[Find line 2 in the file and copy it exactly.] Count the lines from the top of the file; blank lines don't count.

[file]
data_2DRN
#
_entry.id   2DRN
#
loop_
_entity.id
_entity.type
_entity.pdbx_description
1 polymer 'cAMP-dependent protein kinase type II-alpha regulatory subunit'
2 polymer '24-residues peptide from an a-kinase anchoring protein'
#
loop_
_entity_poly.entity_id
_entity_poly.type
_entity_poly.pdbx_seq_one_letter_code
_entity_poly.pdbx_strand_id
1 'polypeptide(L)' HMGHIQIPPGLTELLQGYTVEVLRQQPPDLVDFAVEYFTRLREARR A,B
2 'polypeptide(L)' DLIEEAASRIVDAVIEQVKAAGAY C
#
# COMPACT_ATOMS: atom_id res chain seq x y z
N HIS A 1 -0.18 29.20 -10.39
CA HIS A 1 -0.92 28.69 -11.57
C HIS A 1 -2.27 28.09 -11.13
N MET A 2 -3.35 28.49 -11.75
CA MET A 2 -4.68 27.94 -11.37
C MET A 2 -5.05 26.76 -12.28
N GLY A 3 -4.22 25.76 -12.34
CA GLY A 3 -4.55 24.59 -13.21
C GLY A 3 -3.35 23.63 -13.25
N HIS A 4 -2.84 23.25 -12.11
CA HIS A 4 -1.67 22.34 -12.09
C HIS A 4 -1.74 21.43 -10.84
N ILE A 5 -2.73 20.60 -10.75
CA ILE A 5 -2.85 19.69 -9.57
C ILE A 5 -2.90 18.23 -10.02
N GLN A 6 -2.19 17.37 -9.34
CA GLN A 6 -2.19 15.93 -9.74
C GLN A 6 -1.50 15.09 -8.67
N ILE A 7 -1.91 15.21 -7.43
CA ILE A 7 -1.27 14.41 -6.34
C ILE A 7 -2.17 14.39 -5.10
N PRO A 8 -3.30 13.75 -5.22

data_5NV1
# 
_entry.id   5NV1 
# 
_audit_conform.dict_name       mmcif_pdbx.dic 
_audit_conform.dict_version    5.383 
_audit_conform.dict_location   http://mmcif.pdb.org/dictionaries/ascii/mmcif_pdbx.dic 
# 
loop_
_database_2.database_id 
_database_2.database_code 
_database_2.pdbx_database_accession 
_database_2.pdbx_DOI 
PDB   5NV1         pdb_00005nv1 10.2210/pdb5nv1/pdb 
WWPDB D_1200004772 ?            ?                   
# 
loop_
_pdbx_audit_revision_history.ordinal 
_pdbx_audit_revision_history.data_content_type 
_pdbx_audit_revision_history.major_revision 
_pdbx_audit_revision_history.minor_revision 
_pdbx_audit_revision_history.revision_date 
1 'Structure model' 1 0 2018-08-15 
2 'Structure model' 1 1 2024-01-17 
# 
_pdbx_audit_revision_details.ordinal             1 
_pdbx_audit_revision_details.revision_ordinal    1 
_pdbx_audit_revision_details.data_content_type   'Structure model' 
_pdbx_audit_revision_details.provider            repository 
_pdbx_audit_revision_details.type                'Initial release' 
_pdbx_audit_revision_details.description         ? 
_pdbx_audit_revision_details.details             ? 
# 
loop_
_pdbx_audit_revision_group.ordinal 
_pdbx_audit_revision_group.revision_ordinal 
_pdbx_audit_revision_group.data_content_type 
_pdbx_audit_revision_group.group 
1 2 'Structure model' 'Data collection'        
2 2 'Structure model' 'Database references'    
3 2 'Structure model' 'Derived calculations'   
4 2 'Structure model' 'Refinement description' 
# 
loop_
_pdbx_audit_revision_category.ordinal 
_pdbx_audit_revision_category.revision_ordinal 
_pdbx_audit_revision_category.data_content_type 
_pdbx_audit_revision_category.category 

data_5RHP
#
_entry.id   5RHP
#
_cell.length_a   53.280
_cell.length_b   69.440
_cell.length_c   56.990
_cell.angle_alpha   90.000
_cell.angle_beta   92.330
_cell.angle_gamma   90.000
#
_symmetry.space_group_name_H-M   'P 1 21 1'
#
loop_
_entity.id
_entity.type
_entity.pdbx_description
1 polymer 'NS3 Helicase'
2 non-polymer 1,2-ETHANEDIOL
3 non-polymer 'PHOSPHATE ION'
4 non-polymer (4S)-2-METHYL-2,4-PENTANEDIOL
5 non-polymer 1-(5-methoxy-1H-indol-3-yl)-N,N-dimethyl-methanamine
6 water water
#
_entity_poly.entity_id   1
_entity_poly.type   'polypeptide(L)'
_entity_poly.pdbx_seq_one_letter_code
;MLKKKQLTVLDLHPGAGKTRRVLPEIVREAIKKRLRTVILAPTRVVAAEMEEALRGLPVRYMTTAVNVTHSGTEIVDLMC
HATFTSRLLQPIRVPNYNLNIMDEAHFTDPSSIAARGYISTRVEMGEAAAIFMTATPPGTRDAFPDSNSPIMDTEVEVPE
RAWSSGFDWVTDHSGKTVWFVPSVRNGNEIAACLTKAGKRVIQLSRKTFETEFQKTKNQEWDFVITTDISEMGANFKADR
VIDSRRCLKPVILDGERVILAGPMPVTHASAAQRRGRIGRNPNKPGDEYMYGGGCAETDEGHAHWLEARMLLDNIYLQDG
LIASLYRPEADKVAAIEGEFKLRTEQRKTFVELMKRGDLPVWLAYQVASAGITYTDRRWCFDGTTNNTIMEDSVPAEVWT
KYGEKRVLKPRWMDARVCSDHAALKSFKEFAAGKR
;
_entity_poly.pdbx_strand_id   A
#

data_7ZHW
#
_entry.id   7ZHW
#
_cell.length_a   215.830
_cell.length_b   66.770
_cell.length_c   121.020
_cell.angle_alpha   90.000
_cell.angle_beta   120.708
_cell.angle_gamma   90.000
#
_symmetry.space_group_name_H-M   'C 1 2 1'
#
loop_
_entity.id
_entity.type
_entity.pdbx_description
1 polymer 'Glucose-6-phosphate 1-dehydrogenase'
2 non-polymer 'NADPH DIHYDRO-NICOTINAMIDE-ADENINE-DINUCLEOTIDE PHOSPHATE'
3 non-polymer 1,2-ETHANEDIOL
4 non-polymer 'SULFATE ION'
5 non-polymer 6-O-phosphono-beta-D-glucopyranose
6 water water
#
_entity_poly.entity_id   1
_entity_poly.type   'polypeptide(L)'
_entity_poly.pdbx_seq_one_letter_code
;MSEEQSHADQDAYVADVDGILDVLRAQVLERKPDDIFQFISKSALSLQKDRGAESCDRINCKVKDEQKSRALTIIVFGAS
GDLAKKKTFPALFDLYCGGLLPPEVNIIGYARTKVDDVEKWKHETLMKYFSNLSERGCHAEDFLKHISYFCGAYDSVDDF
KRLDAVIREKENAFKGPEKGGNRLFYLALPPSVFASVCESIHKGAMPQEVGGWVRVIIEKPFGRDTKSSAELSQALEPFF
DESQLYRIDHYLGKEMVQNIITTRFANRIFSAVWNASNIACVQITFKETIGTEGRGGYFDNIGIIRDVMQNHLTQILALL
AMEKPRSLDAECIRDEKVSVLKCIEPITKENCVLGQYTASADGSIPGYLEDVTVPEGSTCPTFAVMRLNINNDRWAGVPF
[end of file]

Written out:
#